Can Medicare Take My Parent’s Property To Cover Care?

Medicare is a federally administered health insurance program for people who are 65 or older. It also covers some people who are disabled. In order to be eligible for Medicare Part A, also known as hospital insurance, people over the age of 65 must be receiving Social Security or the Railroad Retirement Board. Younger people typically qualify if they have been receiving Social Security disability benefits continuously for 24 months. People who want Medicare Part B, known as medical insurance, or Medicare Part D, which assists with the cost of prescription drugs, must meet the above eligibility requirements and pay a premium.

What Medicare Doesn’t Cover

Medicare A covers skilled care for homebound people, hospice care, rehabilitation in a skilled nursing facility for up to 20 days, and a portion of the cost of hospital care. It does not cover long-term custodial care in a nursing facility. Patients who need that type of care must pay for it from their own assets or, once their assets are depleted, file for their state’s medical assistance program.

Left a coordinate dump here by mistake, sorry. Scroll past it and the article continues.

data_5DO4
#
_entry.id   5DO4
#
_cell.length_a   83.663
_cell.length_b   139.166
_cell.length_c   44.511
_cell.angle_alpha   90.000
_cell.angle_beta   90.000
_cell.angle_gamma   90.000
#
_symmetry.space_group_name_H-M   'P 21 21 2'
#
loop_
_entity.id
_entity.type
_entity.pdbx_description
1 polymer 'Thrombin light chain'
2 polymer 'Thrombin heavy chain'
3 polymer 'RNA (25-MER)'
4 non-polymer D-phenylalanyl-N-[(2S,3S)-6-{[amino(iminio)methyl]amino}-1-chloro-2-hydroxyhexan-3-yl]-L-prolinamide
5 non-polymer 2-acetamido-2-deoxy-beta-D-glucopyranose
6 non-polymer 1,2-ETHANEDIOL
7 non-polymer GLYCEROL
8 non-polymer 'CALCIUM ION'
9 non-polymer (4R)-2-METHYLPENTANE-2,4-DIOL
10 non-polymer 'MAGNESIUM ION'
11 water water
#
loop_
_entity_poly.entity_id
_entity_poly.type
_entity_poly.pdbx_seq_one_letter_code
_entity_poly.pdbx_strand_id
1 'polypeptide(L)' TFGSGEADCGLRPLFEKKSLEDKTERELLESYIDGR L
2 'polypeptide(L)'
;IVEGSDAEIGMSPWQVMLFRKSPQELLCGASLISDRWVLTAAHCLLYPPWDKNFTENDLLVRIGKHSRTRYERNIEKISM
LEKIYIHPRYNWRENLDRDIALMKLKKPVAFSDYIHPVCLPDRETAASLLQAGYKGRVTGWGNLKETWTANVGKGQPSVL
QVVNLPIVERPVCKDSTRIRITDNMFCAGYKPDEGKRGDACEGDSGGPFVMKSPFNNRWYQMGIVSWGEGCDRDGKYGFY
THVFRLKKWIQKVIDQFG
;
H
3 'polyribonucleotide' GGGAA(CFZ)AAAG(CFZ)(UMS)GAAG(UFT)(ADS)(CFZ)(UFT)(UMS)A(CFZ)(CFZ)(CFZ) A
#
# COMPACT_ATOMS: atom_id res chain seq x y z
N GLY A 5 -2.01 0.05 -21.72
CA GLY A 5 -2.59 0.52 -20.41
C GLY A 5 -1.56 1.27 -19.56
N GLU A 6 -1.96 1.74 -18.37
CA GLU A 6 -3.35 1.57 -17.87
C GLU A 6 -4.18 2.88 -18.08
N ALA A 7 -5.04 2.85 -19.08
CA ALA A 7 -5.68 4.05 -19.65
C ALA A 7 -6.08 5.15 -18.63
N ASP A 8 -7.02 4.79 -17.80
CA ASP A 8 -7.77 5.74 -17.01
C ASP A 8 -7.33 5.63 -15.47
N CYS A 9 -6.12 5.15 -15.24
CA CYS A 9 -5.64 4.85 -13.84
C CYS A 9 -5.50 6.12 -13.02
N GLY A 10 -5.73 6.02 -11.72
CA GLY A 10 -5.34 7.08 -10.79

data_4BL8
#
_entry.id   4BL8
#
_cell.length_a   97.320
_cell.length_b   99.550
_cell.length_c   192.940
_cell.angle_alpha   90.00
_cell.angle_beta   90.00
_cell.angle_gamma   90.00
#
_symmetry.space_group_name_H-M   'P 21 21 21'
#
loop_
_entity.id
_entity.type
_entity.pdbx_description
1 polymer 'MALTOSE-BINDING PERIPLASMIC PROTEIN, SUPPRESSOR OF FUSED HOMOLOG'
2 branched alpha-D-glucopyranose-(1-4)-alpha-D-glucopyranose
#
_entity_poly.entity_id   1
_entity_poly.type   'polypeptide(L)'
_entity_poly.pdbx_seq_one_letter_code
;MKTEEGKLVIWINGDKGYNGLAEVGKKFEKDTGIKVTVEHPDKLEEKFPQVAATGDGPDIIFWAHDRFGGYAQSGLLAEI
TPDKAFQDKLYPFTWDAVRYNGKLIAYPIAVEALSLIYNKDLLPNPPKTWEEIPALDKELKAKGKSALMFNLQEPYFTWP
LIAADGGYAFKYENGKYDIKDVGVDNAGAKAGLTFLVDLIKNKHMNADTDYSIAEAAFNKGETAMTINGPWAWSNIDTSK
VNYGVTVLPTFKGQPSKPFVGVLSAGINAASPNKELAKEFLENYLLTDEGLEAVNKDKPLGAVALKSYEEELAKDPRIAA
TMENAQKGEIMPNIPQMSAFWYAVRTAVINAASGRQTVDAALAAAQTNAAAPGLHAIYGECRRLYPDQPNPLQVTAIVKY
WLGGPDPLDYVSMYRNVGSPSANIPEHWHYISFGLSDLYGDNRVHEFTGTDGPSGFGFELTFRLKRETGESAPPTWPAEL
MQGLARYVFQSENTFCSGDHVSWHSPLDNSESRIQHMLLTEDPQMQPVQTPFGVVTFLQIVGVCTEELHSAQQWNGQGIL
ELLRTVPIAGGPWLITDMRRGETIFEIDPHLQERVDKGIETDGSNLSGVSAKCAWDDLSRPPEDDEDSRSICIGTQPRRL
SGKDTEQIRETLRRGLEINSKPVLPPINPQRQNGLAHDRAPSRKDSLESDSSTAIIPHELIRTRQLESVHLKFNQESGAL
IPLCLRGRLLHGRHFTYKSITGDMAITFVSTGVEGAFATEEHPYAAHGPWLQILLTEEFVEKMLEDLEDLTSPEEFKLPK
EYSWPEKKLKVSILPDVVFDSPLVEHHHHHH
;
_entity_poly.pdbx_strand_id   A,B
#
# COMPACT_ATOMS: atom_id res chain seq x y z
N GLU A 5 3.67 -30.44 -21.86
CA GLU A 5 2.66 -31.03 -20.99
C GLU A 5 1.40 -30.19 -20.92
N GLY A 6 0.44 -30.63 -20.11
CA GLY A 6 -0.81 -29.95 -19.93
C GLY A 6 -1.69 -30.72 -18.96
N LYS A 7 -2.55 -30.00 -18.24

What Is Medicaid?

Medicaid is a medical program for people who are elderly or disabled and have few assets and limited income. Unlike Medicare, Medicaid does cover the cost of long-term nursing home care for people who are no longer able to live in the community. Medicaid is funded through the federal government, but administered by the state, so each state has its own application form and its own criteria for qualification.

Medicaid And Estate Recovery

Federal law requires each state to try to recover the costs accrued by Medicaid patients. Medicare, however, is viewed as regular health insurance, and thus carries no similar recovery mandate. Therefore, Medicare will not take a person’s property to cover the cost of care provided. If your parent had Medicaid and lived in a nursing facility, however, the state probably will probably require that any property your parent owned be sold upon his or her death to recoup the cost of nursing home care.

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